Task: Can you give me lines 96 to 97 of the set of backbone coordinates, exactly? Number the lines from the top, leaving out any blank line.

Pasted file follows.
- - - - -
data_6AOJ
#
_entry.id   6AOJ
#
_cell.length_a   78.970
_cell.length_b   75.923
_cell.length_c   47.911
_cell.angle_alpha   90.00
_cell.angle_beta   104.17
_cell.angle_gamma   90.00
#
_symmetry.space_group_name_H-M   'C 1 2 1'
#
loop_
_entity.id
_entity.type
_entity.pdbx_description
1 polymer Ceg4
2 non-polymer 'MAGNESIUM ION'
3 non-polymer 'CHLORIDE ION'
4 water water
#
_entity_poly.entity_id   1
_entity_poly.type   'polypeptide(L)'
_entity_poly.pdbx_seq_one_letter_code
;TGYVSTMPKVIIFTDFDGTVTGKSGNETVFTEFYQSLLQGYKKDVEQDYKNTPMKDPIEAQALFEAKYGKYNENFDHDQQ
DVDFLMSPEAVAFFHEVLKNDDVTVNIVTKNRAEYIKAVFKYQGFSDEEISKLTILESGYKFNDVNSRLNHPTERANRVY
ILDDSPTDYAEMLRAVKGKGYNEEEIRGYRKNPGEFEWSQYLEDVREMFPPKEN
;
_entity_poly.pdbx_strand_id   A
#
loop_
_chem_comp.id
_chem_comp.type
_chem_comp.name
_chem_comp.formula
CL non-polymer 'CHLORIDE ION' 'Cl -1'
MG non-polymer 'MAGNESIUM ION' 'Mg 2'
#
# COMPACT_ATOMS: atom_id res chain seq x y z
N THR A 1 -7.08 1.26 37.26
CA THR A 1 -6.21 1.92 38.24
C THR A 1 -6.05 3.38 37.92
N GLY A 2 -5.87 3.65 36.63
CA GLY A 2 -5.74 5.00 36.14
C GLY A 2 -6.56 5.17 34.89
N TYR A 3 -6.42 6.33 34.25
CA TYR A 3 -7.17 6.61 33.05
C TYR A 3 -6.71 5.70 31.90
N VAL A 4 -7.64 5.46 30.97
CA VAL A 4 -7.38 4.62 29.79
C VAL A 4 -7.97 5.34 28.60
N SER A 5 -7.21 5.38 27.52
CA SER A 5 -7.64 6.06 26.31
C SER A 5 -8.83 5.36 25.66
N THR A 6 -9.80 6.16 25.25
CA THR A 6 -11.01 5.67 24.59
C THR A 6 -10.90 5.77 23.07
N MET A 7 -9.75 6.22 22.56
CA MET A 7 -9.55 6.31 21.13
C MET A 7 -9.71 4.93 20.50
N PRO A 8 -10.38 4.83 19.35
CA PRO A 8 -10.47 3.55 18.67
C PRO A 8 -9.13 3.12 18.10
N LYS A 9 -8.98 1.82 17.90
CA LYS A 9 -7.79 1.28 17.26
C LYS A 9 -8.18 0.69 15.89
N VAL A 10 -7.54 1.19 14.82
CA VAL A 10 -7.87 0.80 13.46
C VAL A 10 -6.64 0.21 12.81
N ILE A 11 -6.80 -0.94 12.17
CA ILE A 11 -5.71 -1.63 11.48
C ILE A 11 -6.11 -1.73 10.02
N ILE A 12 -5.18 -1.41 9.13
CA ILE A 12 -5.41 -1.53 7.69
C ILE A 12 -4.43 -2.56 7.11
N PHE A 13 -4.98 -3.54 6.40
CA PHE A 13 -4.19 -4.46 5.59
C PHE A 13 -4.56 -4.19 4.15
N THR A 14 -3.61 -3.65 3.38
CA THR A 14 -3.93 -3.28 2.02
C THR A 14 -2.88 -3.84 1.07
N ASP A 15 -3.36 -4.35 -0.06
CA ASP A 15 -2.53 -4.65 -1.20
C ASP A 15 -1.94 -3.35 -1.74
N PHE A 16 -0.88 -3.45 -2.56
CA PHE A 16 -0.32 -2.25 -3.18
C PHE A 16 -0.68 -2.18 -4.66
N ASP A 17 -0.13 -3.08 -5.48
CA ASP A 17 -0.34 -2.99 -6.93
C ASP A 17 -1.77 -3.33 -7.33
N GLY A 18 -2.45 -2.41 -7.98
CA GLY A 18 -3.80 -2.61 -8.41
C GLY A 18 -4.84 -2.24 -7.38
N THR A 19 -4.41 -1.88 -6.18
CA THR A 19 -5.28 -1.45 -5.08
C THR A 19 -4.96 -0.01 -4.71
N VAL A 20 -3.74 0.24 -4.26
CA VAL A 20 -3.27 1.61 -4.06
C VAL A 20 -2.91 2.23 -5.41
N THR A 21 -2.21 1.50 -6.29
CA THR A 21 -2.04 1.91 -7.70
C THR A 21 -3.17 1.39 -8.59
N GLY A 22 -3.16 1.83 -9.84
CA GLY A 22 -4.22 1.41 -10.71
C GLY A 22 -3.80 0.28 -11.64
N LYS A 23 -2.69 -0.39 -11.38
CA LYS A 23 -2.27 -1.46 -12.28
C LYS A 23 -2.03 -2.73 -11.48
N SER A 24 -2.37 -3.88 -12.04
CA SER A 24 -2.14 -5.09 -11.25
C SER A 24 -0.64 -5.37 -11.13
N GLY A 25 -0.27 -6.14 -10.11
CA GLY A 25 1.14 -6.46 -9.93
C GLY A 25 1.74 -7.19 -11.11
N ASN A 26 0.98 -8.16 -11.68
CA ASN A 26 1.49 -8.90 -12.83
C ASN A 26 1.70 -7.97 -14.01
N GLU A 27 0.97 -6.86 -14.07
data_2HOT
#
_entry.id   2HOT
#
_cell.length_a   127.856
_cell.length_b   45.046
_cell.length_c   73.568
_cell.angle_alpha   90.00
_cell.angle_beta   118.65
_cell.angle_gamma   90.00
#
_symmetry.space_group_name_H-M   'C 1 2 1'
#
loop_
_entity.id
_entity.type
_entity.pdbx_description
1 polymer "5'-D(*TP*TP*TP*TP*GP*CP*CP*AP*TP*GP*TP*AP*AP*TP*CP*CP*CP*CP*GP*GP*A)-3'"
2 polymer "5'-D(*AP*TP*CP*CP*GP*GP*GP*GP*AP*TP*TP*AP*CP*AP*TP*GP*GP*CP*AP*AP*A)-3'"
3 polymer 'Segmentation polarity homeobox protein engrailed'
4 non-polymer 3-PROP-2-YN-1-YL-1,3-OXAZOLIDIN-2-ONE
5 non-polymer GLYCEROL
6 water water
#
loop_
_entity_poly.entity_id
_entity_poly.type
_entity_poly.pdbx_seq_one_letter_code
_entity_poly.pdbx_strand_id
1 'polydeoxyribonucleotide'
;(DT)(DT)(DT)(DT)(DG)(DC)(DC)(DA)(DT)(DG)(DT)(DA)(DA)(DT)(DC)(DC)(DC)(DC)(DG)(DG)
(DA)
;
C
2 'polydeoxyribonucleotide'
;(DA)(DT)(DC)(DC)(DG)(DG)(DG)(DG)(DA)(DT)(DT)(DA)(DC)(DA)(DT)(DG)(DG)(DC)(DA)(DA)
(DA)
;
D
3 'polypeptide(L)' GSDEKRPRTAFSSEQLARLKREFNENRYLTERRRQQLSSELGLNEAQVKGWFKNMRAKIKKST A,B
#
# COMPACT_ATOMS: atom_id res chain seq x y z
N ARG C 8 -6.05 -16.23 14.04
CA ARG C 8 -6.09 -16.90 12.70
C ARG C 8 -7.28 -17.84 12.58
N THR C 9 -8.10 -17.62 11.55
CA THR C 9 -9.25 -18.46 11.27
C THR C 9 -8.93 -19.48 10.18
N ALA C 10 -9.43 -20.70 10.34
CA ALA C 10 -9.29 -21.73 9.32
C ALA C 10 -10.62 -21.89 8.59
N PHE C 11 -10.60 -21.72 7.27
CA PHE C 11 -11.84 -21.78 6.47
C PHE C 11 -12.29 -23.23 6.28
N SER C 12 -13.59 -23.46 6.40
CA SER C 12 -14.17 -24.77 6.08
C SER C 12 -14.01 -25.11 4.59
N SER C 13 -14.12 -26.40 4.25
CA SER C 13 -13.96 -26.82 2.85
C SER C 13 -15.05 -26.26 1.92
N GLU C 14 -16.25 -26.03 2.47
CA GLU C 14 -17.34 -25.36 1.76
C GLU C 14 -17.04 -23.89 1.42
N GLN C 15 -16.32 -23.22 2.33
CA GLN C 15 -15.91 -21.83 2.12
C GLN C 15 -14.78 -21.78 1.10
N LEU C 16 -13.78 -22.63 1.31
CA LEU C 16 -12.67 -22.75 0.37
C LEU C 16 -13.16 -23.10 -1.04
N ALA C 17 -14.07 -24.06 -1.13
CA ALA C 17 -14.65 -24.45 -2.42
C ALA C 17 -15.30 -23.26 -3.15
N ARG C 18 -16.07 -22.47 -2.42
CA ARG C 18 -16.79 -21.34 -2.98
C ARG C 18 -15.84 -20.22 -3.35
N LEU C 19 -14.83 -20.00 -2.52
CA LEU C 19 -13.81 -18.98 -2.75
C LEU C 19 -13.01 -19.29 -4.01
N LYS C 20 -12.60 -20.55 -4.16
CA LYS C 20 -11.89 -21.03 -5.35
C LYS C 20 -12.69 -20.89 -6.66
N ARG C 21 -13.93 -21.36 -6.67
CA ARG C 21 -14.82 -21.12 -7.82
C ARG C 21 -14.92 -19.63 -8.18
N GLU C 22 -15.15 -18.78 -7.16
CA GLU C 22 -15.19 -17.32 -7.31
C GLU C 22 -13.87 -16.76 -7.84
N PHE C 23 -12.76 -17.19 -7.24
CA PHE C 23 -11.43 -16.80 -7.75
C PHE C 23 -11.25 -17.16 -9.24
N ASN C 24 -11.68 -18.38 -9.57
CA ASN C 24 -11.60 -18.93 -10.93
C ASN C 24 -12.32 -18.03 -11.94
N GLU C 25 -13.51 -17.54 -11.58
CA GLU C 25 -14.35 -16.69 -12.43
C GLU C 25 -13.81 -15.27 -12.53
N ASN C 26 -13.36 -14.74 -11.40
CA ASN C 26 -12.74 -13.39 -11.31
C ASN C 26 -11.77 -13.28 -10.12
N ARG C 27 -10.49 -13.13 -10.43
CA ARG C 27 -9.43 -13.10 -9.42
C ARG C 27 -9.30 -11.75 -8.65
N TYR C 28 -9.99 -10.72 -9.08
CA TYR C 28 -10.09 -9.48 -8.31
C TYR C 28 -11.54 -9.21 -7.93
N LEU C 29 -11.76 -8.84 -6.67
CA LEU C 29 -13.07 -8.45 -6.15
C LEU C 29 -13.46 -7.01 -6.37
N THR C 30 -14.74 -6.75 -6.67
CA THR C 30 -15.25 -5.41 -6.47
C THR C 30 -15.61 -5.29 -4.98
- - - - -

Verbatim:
CA THR A 19 -5.28 -1.45 -5.08
C THR A 19 -4.96 -0.01 -4.71